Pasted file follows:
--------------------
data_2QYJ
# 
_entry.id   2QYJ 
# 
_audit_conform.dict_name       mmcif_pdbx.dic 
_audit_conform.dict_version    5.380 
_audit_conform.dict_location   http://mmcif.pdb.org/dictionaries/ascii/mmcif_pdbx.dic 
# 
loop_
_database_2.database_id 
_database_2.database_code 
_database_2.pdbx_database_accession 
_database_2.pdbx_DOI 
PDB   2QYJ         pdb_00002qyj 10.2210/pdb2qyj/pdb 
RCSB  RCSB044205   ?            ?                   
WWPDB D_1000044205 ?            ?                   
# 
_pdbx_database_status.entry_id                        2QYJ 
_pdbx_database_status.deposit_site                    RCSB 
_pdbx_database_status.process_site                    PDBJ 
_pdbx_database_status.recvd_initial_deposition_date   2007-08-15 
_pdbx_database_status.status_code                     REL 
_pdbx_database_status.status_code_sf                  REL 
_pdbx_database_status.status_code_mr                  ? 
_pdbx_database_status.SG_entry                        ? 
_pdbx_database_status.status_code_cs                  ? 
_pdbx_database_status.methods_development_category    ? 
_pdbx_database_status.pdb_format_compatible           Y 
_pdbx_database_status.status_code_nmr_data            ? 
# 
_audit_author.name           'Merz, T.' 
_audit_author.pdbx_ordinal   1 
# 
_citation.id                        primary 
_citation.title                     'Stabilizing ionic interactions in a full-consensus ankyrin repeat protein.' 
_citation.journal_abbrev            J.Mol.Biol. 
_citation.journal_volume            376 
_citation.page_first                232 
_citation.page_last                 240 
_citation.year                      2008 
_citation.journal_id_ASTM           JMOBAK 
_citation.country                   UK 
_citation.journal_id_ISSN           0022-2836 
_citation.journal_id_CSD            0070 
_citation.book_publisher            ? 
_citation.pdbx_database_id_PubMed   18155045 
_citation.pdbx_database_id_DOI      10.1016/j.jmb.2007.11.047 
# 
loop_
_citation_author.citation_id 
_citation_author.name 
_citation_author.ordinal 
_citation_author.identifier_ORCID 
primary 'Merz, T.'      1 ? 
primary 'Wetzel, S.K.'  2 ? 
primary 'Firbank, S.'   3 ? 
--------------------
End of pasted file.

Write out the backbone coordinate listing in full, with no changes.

data_2QYJ
# 
_entry.id   2QYJ 
# 
_audit_conform.dict_name       mmcif_pdbx.dic 
_audit_conform.dict_version    5.380 
_audit_conform.dict_location   http://mmcif.pdb.org/dictionaries/ascii/mmcif_pdbx.dic 
# 
loop_
_database_2.database_id 
_database_2.database_code 
_database_2.pdbx_database_accession 
_database_2.pdbx_DOI 
PDB   2QYJ         pdb_00002qyj 10.2210/pdb2qyj/pdb 
RCSB  RCSB044205   ?            ?                   
WWPDB D_1000044205 ?            ?                   
# 
_pdbx_database_status.entry_id                        2QYJ 
_pdbx_database_status.deposit_site                    RCSB 
_pdbx_database_status.process_site                    PDBJ 
_pdbx_database_status.recvd_initial_deposition_date   2007-08-15 
_pdbx_database_status.status_code                     REL 
_pdbx_database_status.status_code_sf                  REL 
_pdbx_database_status.status_code_mr                  ? 
_pdbx_database_status.SG_entry                        ? 
_pdbx_database_status.status_code_cs                  ? 
_pdbx_database_status.methods_development_category    ? 
_pdbx_database_status.pdb_format_compatible           Y 
_pdbx_database_status.status_code_nmr_data            ? 
# 
_audit_author.name           'Merz, T.' 
_audit_author.pdbx_ordinal   1 
# 
_citation.id                        primary 
_citation.title                     'Stabilizing ionic interactions in a full-consensus ankyrin repeat protein.' 
_citation.journal_abbrev            J.Mol.Biol. 
_citation.journal_volume            376 
_citation.page_first                232 
_citation.page_last                 240 
_citation.year                      2008 
_citation.journal_id_ASTM           JMOBAK 
_citation.country                   UK 
_citation.journal_id_ISSN           0022-2836 
_citation.journal_id_CSD            0070 
_citation.book_publisher            ? 
_citation.pdbx_database_id_PubMed   18155045 
_citation.pdbx_database_id_DOI      10.1016/j.jmb.2007.11.047 
# 
loop_
_citation_author.citation_id 
_citation_author.name 
_citation_author.ordinal 
_citation_author.identifier_ORCID 
primary 'Merz, T.'      1 ? 
primary 'Wetzel, S.K.'  2 ? 
primary 'Firbank, S.'   3 ? 